Double Vanilla Portuguese Custard Tarts


6 large egg yolks
1 cup + 1 tbsp (130g) caster sugar
1/3 cup (50g) cornflour
Pinch salt
300ml thickened cream
300ml milk
2 tsp vanilla extract
1 tsp vanilla bean paste


2 vanilla bean pods
1/4 cup (55g) caster sugar
3 tsp ground cinnamon
3 sheets (24 cm x 24 cm) store bought frozen puff pastry, partially thawed
50g butter, melted

For the custard

Whisk egg yolks, sugar, cornflour and a pinch of salt in a bowl to combine, then whisk in cream, milk, vanilla extract and vanilla bean paste. Transfer to a saucepan and bring to a simmer over medium-high heat (5 minutes). Whisk continuously on medium-high until thick and smooth (5-10 minutes). Transfer custard to a bowl, cover with cling wrap and chill until cool (1-2 hours).

For the pastry

Preheat oven to 210°C (fan forced). Using a sharp knife, split vanilla bean pods length ways and scrape seeds out with tip of knife. Mix vanilla seeds, sugar and cinnamon until combined. Sprinkle one third of mixture evenly over one pastry sheet. Cover with another pastry sheet and sprinkle with another third of mixture. Repeat with remaining pastry and mixture sheet. Cover pastry with baking paper and press together using a rolling pin. Remove paper and roll pastry together into a log. Using a sharp knife, cut log into 18 even pieces.

Lightly grease 18 x muffin holes (of 2 x muffin tins) with melted butter (this helps the pastry shells stay flaky and crisp).Roll pastry pieces out to 10cm circles on a lightly floured bench. Gently press pastry into muffin tin holes. Remove custard from fridge. Fill muffin holes with 1 ½ - 2 tablespoons of custard.

Bake for 25 minutes or until pastry is crisp and flaky and custard is golden. Allow to rest for 10 minutes before transferring to a wire rack to cool.

And what would Tiago make of my tarts? Welll, I am thinking that they are inspired by rather than actual Portuguese custart tarts, so he might not have loved them (especially at the beginning of the book), but they do taste delicious. One of my co-workers said it was the best custard tart she had tasted which is high praise.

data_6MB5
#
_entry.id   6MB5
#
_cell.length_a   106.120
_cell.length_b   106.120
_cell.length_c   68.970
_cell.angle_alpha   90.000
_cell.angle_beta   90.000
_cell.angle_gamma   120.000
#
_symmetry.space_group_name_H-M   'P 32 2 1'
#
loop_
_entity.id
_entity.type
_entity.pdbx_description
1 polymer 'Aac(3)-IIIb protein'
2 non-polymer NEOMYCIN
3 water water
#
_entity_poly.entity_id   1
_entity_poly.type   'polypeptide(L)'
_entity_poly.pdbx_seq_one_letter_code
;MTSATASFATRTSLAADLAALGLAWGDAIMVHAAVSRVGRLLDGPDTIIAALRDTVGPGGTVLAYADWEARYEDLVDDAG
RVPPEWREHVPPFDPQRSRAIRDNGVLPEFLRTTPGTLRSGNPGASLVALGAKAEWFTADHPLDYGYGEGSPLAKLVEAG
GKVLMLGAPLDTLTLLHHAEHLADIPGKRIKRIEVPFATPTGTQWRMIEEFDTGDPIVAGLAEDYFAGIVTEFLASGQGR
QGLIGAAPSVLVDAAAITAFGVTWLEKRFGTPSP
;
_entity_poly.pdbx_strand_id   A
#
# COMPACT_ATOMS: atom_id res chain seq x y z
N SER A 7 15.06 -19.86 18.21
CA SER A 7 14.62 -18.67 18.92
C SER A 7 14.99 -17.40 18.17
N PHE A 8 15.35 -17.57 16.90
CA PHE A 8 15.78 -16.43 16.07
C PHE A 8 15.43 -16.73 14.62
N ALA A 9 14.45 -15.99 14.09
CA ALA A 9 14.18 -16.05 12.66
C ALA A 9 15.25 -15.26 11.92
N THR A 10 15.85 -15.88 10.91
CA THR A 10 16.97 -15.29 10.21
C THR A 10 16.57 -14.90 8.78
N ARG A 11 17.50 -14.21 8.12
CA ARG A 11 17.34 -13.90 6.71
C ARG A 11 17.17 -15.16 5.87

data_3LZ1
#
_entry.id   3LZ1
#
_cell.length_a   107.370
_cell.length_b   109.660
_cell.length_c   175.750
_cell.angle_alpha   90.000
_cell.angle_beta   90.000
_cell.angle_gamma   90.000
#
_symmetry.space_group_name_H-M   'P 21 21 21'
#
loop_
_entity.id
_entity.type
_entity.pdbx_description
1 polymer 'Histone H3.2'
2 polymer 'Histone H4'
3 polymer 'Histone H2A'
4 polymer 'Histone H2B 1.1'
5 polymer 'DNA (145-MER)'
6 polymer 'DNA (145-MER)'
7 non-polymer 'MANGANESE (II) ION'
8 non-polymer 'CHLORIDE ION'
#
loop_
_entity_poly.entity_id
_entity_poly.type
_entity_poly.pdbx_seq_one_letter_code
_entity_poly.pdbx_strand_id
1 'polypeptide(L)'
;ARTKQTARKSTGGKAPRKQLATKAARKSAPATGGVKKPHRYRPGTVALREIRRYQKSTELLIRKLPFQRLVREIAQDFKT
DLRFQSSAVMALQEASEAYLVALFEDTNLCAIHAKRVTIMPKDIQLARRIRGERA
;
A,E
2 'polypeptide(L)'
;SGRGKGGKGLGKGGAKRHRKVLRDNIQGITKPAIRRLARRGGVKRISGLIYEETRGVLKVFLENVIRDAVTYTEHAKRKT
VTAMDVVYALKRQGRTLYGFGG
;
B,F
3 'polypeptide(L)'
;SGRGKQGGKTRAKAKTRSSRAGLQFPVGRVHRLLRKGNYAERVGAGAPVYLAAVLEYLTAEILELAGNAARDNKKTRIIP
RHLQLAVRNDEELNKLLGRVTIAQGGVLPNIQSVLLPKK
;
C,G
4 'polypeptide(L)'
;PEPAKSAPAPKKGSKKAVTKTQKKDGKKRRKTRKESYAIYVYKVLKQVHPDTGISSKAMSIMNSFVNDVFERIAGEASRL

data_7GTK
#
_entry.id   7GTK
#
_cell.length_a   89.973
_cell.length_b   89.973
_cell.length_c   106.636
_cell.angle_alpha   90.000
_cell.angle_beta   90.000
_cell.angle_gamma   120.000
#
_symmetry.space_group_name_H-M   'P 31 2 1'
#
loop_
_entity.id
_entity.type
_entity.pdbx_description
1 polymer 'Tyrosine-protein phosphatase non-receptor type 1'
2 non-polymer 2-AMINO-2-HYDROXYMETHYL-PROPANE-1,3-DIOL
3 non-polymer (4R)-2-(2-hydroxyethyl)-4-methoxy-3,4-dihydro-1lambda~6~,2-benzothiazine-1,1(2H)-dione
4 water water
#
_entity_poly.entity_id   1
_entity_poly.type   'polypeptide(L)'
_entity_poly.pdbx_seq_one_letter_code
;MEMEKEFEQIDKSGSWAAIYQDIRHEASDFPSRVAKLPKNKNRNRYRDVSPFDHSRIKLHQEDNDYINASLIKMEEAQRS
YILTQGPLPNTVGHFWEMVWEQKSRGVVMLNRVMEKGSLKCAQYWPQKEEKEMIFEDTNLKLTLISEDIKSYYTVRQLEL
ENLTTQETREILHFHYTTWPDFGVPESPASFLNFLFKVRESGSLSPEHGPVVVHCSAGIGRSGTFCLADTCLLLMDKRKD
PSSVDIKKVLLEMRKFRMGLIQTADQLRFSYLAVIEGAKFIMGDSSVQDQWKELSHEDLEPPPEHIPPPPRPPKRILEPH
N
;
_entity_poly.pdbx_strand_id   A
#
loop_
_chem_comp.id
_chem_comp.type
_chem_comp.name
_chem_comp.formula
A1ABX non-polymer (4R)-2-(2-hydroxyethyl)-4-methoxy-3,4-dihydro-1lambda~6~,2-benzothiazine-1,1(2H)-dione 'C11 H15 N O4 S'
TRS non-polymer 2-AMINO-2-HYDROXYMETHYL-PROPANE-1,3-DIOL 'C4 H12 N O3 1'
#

They are definitely worth making the effort to cook, even if the pastry part is a little fiddly!

Thanks to Rachels Random Resources for a copy of the book for review purposes

Rating 3.5/5

Weekly meals

Saturday - 
Sunday - Roast chicken and vegies
Monday - Beef, Mushroom and broccolini
Tuesday - Beef stroganoff
 Wednesday - Chicken parma, mash and beans
Thursday - Takeaway
Friday - Out for dinner

Weekend Cooking is open to anyone who has any kind of food-related post to share: Book reviews (novel, nonfiction), cookbook reviews, movie reviews, recipes, random thoughts, gadgets, quotations, photographs, restaurant reviews, travel information, or fun food facts. If your post is even vaguely foodie, feel free to grab the button and link up anytime over the weekend. You do not have to post on the weekend. Please link to your specific post, not your blog's home page


  1. Sounds like good escape reading. Those tarts look amazing -- but anything with puff pastry is a winner in my book.

    1. The author has a heap of foodie romances BFR!

  2. Your mention of custard tarts from many cuisines intrigues me. I know the ones from Hong Kong but I wondered what else besides that and the Portuguese ones. The motive of the guy who wanted to shut down the cafe sounds a bit contrived!

    best…mae at

    1. took me a while to warm up to him Mae!

      I recently posted a South African version, and there are egg custard tarts in British/Australian food.

  3. Thanks for the recipe for the custard tart, my goodness it looks so rich. I could eat more than I should.
    I like the sound of the book and the setting in both England & Portugal.

    1. I can't think of many other books I have read set in Portugal Tina!

  4. Those little custard tarts look absolutely amazing. Not being a baker, I can only imagine how much your family appreciates all the wonderful baking your do. I appreciate this weekly Linky .thanks for hosting.

    1. Thanks for your ongoing participation! I appreciate you!

  5. We have a large Portuguese population so we get great custard tarts!

    1. I have had them occasionally here but they aren't everywhere Jackie!

  6. Oh I do love me a wobbly custard tart:-) Yours look great! Thanks for hosting.

  7. The book and the tarts both sound wonderful!

    1. I will definitely be making the tarts again. I don't often reread though